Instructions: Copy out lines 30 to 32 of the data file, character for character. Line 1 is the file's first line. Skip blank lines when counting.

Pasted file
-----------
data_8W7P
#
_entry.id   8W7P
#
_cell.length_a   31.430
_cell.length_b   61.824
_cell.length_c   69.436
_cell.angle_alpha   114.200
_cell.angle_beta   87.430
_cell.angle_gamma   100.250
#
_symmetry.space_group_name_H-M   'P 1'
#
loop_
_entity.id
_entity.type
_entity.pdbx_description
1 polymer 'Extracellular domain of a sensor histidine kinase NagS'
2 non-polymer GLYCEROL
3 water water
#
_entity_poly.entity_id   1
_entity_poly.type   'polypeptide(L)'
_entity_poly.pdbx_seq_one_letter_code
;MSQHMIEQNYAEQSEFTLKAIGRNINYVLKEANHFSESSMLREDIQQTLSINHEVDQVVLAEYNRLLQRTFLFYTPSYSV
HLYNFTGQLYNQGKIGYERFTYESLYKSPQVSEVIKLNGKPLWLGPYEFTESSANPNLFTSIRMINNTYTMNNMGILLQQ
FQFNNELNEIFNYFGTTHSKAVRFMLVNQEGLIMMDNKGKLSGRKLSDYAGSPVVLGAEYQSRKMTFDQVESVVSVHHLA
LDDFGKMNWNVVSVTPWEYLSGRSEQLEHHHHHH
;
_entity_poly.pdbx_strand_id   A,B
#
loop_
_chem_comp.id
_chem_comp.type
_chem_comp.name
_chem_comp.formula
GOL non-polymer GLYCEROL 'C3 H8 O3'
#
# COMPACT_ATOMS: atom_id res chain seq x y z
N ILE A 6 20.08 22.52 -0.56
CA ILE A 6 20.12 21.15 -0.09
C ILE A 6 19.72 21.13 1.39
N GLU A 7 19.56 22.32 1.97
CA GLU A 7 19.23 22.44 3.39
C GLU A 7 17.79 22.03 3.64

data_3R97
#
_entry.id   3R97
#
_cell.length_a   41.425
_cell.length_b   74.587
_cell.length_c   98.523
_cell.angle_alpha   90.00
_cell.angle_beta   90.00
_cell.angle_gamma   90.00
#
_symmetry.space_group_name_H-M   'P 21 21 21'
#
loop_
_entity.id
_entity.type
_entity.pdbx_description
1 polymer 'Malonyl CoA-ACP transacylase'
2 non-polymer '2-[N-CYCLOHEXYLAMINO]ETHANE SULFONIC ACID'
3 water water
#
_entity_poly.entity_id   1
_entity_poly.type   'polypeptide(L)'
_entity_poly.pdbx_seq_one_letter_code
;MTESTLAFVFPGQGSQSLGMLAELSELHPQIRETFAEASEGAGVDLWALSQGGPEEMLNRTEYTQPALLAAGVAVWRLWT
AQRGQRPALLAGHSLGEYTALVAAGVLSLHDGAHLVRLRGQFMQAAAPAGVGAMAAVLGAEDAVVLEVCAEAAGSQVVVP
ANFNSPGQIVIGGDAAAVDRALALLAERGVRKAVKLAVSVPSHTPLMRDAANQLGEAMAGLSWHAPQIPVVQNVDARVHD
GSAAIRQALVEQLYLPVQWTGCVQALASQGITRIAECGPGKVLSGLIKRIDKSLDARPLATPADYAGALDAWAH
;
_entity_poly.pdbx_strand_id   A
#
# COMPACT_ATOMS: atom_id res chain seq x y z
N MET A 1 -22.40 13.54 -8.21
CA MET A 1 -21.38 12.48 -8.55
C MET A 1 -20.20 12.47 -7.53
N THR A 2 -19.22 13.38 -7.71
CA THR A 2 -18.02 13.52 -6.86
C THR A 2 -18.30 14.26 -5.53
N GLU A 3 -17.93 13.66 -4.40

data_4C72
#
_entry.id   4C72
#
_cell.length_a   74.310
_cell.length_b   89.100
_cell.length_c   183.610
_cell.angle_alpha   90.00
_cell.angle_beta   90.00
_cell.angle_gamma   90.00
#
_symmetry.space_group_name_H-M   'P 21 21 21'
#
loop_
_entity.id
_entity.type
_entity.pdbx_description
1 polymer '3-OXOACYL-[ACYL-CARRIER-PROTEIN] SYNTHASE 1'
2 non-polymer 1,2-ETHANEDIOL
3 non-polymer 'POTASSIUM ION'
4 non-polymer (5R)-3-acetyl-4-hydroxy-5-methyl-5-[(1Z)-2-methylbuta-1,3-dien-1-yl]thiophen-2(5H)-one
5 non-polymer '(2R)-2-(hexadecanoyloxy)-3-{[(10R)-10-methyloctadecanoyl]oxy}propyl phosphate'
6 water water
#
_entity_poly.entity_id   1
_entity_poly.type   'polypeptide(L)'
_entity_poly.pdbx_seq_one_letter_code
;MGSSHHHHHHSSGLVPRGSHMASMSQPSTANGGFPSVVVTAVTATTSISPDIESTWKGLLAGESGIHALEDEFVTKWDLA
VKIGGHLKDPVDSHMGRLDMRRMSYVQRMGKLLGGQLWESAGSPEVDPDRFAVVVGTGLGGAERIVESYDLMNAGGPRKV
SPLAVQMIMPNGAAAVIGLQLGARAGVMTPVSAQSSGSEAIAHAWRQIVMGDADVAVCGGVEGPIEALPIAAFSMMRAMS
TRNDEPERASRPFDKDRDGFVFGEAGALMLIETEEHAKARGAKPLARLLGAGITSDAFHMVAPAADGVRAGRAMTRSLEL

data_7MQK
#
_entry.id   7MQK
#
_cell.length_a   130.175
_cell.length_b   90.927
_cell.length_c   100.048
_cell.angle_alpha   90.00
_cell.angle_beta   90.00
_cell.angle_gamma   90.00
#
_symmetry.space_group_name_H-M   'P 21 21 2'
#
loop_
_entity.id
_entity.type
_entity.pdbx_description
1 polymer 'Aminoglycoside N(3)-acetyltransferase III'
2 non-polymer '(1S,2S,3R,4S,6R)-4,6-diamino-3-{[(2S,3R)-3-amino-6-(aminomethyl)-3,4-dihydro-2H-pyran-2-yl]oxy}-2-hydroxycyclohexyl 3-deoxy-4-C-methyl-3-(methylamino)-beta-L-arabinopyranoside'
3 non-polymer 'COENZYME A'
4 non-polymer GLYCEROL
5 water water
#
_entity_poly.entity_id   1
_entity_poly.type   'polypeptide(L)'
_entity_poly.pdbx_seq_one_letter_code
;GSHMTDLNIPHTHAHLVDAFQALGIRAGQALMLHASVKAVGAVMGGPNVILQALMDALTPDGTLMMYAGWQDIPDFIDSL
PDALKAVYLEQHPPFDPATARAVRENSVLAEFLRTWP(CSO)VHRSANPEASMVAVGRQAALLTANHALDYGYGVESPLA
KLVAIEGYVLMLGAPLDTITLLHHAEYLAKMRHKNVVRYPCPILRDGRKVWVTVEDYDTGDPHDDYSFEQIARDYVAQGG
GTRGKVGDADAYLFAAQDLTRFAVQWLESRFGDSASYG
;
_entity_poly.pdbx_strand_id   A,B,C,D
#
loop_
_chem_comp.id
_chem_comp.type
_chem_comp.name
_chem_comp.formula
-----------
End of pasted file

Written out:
_entity_poly.pdbx_strand_id   A,B
#
loop_